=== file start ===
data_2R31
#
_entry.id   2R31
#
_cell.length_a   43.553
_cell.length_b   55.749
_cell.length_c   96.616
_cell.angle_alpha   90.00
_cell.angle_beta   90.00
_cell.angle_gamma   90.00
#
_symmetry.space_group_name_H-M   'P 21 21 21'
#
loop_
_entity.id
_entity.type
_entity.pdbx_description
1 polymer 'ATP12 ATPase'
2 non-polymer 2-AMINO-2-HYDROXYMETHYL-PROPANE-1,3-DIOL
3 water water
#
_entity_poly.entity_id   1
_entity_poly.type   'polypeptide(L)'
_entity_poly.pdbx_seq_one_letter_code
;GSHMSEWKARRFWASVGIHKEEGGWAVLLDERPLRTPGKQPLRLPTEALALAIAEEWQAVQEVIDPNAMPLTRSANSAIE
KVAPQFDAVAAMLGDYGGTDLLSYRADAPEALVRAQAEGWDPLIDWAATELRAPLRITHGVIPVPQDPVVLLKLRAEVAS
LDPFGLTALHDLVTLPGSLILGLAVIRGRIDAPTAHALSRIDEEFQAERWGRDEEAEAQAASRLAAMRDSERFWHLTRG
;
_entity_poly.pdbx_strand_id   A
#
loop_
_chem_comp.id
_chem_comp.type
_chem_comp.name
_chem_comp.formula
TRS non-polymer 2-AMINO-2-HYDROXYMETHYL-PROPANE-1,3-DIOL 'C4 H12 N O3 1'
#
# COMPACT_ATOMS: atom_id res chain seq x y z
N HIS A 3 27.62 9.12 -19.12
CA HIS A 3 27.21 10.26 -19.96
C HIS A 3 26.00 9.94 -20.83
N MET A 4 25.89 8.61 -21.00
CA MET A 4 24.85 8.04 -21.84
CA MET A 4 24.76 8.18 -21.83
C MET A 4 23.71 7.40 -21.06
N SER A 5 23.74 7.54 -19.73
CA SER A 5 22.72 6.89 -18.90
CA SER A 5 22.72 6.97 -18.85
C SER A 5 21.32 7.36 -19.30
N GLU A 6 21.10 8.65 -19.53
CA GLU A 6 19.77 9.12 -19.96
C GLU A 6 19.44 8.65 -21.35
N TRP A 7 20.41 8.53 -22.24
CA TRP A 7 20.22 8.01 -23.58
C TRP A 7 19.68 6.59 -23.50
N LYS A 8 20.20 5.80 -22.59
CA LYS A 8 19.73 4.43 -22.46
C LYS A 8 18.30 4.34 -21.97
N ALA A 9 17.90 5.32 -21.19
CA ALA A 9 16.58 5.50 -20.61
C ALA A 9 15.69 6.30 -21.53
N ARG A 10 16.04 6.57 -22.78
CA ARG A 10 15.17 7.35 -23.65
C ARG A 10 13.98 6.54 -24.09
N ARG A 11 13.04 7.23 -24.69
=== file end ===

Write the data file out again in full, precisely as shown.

data_2R31
#
_entry.id   2R31
#
_cell.length_a   43.553
_cell.length_b   55.749
_cell.length_c   96.616
_cell.angle_alpha   90.00
_cell.angle_beta   90.00
_cell.angle_gamma   90.00
#
_symmetry.space_group_name_H-M   'P 21 21 21'
#
loop_
_entity.id
_entity.type
_entity.pdbx_description
1 polymer 'ATP12 ATPase'
2 non-polymer 2-AMINO-2-HYDROXYMETHYL-PROPANE-1,3-DIOL
3 water water
#
_entity_poly.entity_id   1
_entity_poly.type   'polypeptide(L)'
_entity_poly.pdbx_seq_one_letter_code
;GSHMSEWKARRFWASVGIHKEEGGWAVLLDERPLRTPGKQPLRLPTEALALAIAEEWQAVQEVIDPNAMPLTRSANSAIE
KVAPQFDAVAAMLGDYGGTDLLSYRADAPEALVRAQAEGWDPLIDWAATELRAPLRITHGVIPVPQDPVVLLKLRAEVAS
LDPFGLTALHDLVTLPGSLILGLAVIRGRIDAPTAHALSRIDEEFQAERWGRDEEAEAQAASRLAAMRDSERFWHLTRG
;
_entity_poly.pdbx_strand_id   A
#
loop_
_chem_comp.id
_chem_comp.type
_chem_comp.name
_chem_comp.formula
TRS non-polymer 2-AMINO-2-HYDROXYMETHYL-PROPANE-1,3-DIOL 'C4 H12 N O3 1'
#
# COMPACT_ATOMS: atom_id res chain seq x y z
N HIS A 3 27.62 9.12 -19.12
CA HIS A 3 27.21 10.26 -19.96
C HIS A 3 26.00 9.94 -20.83
N MET A 4 25.89 8.61 -21.00
CA MET A 4 24.85 8.04 -21.84
CA MET A 4 24.76 8.18 -21.83
C MET A 4 23.71 7.40 -21.06
N SER A 5 23.74 7.54 -19.73
CA SER A 5 22.72 6.89 -18.90
CA SER A 5 22.72 6.97 -18.85
C SER A 5 21.32 7.36 -19.30
N GLU A 6 21.10 8.65 -19.53
CA GLU A 6 19.77 9.12 -19.96
C GLU A 6 19.44 8.65 -21.35
N TRP A 7 20.41 8.53 -22.24
CA TRP A 7 20.22 8.01 -23.58
C TRP A 7 19.68 6.59 -23.50
N LYS A 8 20.20 5.80 -22.59
CA LYS A 8 19.73 4.43 -22.46
C LYS A 8 18.30 4.34 -21.97
N ALA A 9 17.90 5.32 -21.19
CA ALA A 9 16.58 5.50 -20.61
C ALA A 9 15.69 6.30 -21.53
N ARG A 10 16.04 6.57 -22.78
CA ARG A 10 15.17 7.35 -23.65
C ARG A 10 13.98 6.54 -24.09
N ARG A 11 13.04 7.23 -24.69